Hyperbole

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Hyperbole is considered a total turn-off to persuasive writing.  Once you break out the vivid imagery and the dire consequences, the writer loses any chance of persuading the reader.  However, when a situation is genuinely terrible and the consequences could be apocalyptic, then the language is no longer hyperbolic, because it is not an exaggeration if it is true.  Unfortunately, in the current media setting, all ‘hot’ talk is written off as hyperbolic.  You say “vampire squid,” and I say, “you’re off the reservation.”  In other words, the logical argument that vivid language is not hyperbolic if it is true is not going to get far in the big-time media unless you are talking about underwear bombs or edited talking points.

David Atkins is a very good writer and his hair is on fire when he says the following (linked here):

One day the climate deniers will be as universally scorned as the Ku Klux Klan and the wealthy conservatives who defended the practice of child labor.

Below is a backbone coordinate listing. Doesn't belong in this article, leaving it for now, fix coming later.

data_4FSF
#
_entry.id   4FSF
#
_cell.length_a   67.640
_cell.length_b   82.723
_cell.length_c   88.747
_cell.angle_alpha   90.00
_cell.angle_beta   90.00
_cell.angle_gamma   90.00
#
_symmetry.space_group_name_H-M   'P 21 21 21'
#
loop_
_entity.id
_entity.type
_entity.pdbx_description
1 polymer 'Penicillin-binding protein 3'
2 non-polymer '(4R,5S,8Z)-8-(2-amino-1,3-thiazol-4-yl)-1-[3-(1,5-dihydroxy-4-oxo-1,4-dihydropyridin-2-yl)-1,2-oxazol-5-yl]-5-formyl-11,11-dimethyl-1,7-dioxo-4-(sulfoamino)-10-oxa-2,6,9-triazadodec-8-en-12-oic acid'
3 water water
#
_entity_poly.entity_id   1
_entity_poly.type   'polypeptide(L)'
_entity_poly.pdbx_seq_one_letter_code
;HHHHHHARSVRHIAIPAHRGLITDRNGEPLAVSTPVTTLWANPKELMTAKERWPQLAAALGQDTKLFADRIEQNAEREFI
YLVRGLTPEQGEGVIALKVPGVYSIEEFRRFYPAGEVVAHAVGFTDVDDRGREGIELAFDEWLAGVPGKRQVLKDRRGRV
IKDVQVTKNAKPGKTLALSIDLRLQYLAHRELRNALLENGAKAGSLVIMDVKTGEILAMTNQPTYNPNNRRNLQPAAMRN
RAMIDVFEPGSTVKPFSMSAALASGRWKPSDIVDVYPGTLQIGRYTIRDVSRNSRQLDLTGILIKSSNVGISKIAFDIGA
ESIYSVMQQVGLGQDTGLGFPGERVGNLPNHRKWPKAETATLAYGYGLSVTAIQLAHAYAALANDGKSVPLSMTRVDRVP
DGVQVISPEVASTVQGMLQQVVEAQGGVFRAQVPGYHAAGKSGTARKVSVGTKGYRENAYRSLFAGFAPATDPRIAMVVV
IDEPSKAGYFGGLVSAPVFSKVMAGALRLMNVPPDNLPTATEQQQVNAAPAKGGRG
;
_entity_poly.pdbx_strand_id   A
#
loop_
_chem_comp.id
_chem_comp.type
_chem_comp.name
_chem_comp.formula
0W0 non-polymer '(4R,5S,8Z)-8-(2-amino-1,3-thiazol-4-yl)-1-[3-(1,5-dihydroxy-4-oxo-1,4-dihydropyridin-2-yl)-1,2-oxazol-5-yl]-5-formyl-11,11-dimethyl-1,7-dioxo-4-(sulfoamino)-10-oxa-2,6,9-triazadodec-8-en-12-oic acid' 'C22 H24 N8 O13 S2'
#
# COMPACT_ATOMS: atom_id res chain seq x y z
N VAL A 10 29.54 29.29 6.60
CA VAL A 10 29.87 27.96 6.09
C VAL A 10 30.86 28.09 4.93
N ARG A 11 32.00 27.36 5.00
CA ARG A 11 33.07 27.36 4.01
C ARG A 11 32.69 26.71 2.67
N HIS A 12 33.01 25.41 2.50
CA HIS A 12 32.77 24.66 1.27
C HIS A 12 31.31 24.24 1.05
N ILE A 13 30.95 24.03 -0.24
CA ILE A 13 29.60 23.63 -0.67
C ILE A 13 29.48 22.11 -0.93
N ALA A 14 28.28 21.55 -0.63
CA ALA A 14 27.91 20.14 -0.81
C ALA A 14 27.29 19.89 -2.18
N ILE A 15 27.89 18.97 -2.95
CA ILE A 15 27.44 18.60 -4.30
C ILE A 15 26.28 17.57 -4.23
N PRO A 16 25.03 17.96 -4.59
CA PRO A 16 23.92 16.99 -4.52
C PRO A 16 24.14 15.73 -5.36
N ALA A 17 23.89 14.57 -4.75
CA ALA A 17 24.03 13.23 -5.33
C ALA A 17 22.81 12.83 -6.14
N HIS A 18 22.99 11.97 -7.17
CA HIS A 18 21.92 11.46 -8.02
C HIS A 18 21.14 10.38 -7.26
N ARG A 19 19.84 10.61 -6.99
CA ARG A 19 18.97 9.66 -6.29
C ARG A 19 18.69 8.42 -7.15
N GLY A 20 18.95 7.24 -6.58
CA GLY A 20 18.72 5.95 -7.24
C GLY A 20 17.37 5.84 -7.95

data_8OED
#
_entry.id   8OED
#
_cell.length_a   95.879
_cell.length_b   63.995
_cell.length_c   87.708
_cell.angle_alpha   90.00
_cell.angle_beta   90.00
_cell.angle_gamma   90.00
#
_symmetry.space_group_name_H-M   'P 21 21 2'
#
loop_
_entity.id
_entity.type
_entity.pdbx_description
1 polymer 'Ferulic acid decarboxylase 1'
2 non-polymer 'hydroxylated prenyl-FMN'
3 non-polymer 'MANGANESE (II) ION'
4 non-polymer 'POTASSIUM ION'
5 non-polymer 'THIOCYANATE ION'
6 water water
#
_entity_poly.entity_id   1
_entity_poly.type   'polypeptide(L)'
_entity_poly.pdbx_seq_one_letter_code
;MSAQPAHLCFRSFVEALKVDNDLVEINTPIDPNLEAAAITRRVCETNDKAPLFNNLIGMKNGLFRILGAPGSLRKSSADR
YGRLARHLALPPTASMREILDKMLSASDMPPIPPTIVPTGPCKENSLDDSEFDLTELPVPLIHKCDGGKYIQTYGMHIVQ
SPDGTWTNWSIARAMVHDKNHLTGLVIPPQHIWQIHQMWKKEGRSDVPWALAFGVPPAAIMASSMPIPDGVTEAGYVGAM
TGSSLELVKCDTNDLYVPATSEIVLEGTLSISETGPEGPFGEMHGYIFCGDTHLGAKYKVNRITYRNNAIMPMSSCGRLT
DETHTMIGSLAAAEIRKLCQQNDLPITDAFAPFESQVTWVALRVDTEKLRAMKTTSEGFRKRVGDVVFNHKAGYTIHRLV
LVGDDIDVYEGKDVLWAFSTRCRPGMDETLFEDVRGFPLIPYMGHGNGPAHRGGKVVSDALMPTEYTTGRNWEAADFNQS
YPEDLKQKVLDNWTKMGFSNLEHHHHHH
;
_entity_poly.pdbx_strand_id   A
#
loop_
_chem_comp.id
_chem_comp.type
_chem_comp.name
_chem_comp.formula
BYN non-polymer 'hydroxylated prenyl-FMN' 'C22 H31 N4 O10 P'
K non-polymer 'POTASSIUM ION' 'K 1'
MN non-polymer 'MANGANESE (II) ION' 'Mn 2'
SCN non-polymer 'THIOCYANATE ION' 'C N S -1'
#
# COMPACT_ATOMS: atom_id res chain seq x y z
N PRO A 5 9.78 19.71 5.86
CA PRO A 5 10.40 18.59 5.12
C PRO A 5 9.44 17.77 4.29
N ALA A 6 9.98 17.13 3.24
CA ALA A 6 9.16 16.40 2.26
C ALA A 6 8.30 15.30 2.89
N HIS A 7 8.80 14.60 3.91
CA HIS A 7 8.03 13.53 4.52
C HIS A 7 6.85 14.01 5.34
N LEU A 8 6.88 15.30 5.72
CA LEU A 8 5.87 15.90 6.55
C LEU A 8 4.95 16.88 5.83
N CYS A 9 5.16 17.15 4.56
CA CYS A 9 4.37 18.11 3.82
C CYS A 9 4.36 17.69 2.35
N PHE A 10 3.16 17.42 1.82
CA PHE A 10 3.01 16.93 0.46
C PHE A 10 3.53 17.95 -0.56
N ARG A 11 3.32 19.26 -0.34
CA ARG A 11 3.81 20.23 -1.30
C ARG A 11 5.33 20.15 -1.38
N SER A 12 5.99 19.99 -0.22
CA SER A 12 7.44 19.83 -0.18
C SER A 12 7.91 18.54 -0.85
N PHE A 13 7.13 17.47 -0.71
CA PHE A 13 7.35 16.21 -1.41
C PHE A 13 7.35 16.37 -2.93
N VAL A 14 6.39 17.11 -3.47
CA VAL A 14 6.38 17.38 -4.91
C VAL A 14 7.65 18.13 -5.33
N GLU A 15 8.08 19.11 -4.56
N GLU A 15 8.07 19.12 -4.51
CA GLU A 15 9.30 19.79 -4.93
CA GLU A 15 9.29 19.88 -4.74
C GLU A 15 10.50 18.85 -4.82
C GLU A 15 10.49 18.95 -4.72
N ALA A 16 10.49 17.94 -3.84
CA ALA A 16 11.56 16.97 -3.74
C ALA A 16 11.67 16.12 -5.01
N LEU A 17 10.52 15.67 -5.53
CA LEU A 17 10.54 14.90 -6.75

The above quote is from Atkins’ post, “There is no debate over anthropogenic climate change,” which quotes and links to this article, which says the following about a recent study:

Ninety-seven percent of scientific papers that take a position on anthropogenic climate change say it exists, and of authors of those papers, 97 percent endorse the idea of human-caused warming.

In 2013, here in the U.S., we live in a world where climate change involves a two-sided argument where it is one against 30.  The opinions of the 3% are held in equal regard and esteem to the opinions of the 97%.  Who would you pick in a match-up of 32-to-1?  It isn’t hard to imagine that David Atkins has lost a slot on the next climate debate by putting climate deniers in the same box as the Ku Klux Klan or child labor proponents, but it isn’t hyperbole.  Climate change is that serious.

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